Friday, October 01, 2004

Blumenthal on the first debate.

Link (the Soros commercial is short)
"Kerry's analysis of Bush's 'colossal error of judgment' in Iraq was systematic, factual and historical. The coup de gr?ce was his citation of the president's father's actions in the Gulf War. 'You know,' said Kerry, 'the president's father did not go into Iraq, into Baghdad, beyond Basra. And the reason he didn't is, he said -- he wrote in his book -- because there was no viable exit strategy. And he said our troops would be occupiers in a bitterly hostile land. That's exactly where we find ourselves today.' With that, Kerry touched on Bush's most ambivalent relationship, the father he recently called 'the wrong father,' whom he compared with the 'higher Father.'

In response, Bush simply insisted on his authority. 'I just know how this world works, and that in the councils of government, there must be certainty from the U.S. president.' He reverted to his claim that Sept. 11 justified the invasion of Iraq because 'the enemy' -- meaning Saddam Hussein -- 'attacked us.' A stunned but swift-footed Kerry observed: 'The president just said something extraordinarily revealing and frankly very important in this debate. In answer to your question about Iraq and sending people into Iraq, he just said, 'The enemy attacked us.' Saddam Hussein didn't attack us. Osama bin Laden attacked us.' In his effort to banish all doubt, Bush had retreated into a substitute reality, a delusional version of Iraq, ultimately faith based."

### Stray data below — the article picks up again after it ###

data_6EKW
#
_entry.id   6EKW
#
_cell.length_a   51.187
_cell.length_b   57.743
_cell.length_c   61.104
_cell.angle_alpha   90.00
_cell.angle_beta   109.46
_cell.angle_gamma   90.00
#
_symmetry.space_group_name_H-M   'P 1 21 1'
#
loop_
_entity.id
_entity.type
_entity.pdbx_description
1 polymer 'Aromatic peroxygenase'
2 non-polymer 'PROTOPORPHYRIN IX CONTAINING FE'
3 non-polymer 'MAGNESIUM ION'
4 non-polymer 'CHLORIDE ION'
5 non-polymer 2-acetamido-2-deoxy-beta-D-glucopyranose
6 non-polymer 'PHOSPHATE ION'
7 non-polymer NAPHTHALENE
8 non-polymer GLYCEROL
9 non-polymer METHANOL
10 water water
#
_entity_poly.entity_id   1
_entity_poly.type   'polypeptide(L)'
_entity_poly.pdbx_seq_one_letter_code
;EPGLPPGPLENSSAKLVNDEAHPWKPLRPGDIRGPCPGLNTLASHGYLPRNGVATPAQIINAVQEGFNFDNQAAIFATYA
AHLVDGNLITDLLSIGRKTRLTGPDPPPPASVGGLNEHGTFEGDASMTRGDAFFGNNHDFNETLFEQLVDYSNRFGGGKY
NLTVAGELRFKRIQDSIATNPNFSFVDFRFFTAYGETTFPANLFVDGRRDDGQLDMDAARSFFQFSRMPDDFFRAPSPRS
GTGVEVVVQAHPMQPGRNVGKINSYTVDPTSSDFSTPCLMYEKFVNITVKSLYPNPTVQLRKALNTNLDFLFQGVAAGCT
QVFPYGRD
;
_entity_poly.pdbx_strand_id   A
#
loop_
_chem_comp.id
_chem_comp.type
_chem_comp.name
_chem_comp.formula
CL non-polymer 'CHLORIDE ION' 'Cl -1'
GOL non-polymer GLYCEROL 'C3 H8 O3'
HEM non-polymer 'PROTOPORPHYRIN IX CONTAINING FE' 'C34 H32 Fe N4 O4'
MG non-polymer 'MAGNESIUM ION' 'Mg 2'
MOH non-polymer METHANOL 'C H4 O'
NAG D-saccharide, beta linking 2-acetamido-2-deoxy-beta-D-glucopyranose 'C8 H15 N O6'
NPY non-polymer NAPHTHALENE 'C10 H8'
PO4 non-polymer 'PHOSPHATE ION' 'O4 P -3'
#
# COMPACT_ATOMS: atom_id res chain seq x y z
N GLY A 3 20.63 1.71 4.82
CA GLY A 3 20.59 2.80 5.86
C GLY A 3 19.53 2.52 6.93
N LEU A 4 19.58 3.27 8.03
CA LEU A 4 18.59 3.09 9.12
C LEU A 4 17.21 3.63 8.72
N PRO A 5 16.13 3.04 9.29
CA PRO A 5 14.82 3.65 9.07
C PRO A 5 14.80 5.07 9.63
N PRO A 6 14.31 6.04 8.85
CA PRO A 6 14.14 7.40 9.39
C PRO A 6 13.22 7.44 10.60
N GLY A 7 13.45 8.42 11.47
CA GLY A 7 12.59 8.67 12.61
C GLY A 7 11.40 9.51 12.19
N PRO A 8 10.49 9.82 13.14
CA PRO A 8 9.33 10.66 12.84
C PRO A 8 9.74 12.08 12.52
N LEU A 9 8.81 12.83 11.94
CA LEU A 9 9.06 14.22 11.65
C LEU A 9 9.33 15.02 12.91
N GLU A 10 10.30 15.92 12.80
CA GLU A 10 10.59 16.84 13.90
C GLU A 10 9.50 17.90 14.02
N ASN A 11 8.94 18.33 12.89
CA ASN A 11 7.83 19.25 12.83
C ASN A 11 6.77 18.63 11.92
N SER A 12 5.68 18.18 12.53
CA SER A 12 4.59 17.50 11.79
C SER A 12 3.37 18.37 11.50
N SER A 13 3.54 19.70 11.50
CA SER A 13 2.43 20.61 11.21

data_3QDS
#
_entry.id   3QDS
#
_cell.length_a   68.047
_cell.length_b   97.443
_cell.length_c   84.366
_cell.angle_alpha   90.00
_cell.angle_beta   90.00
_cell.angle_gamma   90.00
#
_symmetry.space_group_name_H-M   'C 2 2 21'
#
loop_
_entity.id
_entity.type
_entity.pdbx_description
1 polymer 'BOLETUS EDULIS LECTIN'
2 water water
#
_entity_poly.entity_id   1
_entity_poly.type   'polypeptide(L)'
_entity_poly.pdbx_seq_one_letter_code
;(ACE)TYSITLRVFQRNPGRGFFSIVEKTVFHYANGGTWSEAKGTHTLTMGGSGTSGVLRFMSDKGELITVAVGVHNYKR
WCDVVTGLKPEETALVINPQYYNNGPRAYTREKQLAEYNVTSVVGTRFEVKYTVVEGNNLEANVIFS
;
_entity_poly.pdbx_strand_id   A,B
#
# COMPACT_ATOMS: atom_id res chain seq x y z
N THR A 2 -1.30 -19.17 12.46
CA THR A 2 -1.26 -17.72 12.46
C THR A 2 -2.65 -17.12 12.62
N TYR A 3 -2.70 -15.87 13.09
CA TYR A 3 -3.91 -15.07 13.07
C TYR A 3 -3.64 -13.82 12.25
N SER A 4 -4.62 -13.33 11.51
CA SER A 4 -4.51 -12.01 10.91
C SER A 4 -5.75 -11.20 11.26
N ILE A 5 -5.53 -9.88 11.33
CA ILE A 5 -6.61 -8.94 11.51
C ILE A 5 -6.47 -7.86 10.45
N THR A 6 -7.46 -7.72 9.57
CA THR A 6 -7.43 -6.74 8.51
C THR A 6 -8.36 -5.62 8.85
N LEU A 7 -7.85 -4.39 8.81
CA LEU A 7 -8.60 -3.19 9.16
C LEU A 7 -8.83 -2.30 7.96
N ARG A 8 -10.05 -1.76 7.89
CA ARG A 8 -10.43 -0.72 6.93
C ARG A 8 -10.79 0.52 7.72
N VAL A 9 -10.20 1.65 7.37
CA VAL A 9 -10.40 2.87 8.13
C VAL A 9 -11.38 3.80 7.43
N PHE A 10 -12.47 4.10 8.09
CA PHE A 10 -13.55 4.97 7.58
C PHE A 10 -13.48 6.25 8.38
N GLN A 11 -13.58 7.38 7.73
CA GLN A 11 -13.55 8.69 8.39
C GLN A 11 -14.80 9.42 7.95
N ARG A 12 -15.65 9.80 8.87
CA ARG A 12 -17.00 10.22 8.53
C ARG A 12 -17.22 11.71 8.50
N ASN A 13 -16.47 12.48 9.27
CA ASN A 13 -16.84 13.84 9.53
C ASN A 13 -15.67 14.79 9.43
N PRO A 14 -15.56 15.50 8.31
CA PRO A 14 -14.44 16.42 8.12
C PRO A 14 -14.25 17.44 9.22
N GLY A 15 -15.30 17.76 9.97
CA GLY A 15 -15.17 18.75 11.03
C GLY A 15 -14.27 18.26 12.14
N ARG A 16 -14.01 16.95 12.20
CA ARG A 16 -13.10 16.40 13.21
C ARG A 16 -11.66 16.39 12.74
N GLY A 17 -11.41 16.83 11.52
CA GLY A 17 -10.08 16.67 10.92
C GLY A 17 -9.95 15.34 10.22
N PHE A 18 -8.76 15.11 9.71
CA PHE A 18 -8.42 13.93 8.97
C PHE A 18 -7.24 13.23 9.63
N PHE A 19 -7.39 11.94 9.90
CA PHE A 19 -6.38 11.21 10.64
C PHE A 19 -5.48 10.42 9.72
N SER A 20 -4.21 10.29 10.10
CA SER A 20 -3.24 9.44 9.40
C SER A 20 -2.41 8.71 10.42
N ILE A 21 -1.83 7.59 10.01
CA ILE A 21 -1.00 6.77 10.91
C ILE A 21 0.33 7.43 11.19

1 comment:

S.W. Anderson said...

Bush did indeed revert and retreat into the alternative reality he and his neocon conquistadores have concocted.

But part of what Bush was doing, almost whining as he was doing it, I really believe, was working as best he could off the two-page briefings and scripts his people programmed him with.

I can't prove it, but from watching him closely for nearly four years and from reading about him, I really believe he knows he's got a shallow depth limit when it comes to intellectual pursuits. Partly by native preference, partly as a defensive measure, he insists on "cut to the chase" memos and briefings, avoiding in-depth presentations, discussions and, most of all, reading assigments, like the plague.

This gives him and probably many of his acolytes and minions the impression of working quite well when he's in the White House and can operate in "I'm the president, so it's my way or the highway" mode. But put him up against a real, live questioner who can't be blown off and, worse, a real, live opponent who's better informed and making more sense, and Bush is in trouble. What's more, on some level he knows he's in trouble.

I think that's what we witnessed Thursday night.